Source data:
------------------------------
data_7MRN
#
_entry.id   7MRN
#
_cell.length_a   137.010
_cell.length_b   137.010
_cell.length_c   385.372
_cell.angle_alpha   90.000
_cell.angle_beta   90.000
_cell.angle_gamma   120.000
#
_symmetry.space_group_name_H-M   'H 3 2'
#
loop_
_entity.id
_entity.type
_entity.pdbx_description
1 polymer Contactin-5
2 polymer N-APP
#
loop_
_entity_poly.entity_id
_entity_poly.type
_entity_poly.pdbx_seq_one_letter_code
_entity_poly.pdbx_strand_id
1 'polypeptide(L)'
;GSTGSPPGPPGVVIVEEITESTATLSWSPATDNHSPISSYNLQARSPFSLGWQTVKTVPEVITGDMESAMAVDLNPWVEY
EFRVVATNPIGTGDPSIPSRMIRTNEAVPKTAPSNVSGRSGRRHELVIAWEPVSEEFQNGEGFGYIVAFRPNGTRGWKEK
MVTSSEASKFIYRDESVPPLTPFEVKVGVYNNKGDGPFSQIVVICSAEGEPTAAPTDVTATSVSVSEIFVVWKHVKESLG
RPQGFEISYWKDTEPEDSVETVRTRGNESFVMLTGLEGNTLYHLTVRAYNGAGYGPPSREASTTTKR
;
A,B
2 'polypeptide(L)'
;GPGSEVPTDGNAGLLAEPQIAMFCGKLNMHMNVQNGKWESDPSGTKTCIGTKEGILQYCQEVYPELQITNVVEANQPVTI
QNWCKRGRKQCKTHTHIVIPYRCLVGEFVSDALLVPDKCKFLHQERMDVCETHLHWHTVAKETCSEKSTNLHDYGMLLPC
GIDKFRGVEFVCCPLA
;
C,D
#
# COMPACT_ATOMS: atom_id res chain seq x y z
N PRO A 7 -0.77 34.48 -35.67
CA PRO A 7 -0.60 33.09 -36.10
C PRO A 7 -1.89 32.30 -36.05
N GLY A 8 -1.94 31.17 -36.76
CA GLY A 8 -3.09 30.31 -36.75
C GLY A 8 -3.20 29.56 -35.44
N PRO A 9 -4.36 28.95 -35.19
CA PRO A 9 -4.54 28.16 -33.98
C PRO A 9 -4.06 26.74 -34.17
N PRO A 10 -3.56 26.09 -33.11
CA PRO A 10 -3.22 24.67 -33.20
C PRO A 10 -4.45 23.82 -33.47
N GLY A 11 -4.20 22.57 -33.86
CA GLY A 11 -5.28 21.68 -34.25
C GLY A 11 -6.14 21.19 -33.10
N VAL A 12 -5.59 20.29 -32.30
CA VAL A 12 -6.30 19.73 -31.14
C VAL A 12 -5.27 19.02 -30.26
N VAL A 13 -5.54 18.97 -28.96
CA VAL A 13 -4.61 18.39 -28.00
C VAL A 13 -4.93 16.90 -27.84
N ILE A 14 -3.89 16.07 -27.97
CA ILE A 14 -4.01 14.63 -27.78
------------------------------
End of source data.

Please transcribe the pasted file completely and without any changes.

data_7MRN
#
_entry.id   7MRN
#
_cell.length_a   137.010
_cell.length_b   137.010
_cell.length_c   385.372
_cell.angle_alpha   90.000
_cell.angle_beta   90.000
_cell.angle_gamma   120.000
#
_symmetry.space_group_name_H-M   'H 3 2'
#
loop_
_entity.id
_entity.type
_entity.pdbx_description
1 polymer Contactin-5
2 polymer N-APP
#
loop_
_entity_poly.entity_id
_entity_poly.type
_entity_poly.pdbx_seq_one_letter_code
_entity_poly.pdbx_strand_id
1 'polypeptide(L)'
;GSTGSPPGPPGVVIVEEITESTATLSWSPATDNHSPISSYNLQARSPFSLGWQTVKTVPEVITGDMESAMAVDLNPWVEY
EFRVVATNPIGTGDPSIPSRMIRTNEAVPKTAPSNVSGRSGRRHELVIAWEPVSEEFQNGEGFGYIVAFRPNGTRGWKEK
MVTSSEASKFIYRDESVPPLTPFEVKVGVYNNKGDGPFSQIVVICSAEGEPTAAPTDVTATSVSVSEIFVVWKHVKESLG
RPQGFEISYWKDTEPEDSVETVRTRGNESFVMLTGLEGNTLYHLTVRAYNGAGYGPPSREASTTTKR
;
A,B
2 'polypeptide(L)'
;GPGSEVPTDGNAGLLAEPQIAMFCGKLNMHMNVQNGKWESDPSGTKTCIGTKEGILQYCQEVYPELQITNVVEANQPVTI
QNWCKRGRKQCKTHTHIVIPYRCLVGEFVSDALLVPDKCKFLHQERMDVCETHLHWHTVAKETCSEKSTNLHDYGMLLPC
GIDKFRGVEFVCCPLA
;
C,D
#
# COMPACT_ATOMS: atom_id res chain seq x y z
N PRO A 7 -0.77 34.48 -35.67
CA PRO A 7 -0.60 33.09 -36.10
C PRO A 7 -1.89 32.30 -36.05
N GLY A 8 -1.94 31.17 -36.76
CA GLY A 8 -3.09 30.31 -36.75
C GLY A 8 -3.20 29.56 -35.44
N PRO A 9 -4.36 28.95 -35.19
CA PRO A 9 -4.54 28.16 -33.98
C PRO A 9 -4.06 26.74 -34.17
N PRO A 10 -3.56 26.09 -33.11
CA PRO A 10 -3.22 24.67 -33.20
C PRO A 10 -4.45 23.82 -33.47
N GLY A 11 -4.20 22.57 -33.86
CA GLY A 11 -5.28 21.68 -34.25
C GLY A 11 -6.14 21.19 -33.10
N VAL A 12 -5.59 20.29 -32.30
CA VAL A 12 -6.30 19.73 -31.14
C VAL A 12 -5.27 19.02 -30.26
N VAL A 13 -5.54 18.97 -28.96
CA VAL A 13 -4.61 18.39 -28.00
C VAL A 13 -4.93 16.90 -27.84
N ILE A 14 -3.89 16.07 -27.97
CA ILE A 14 -4.01 14.63 -27.78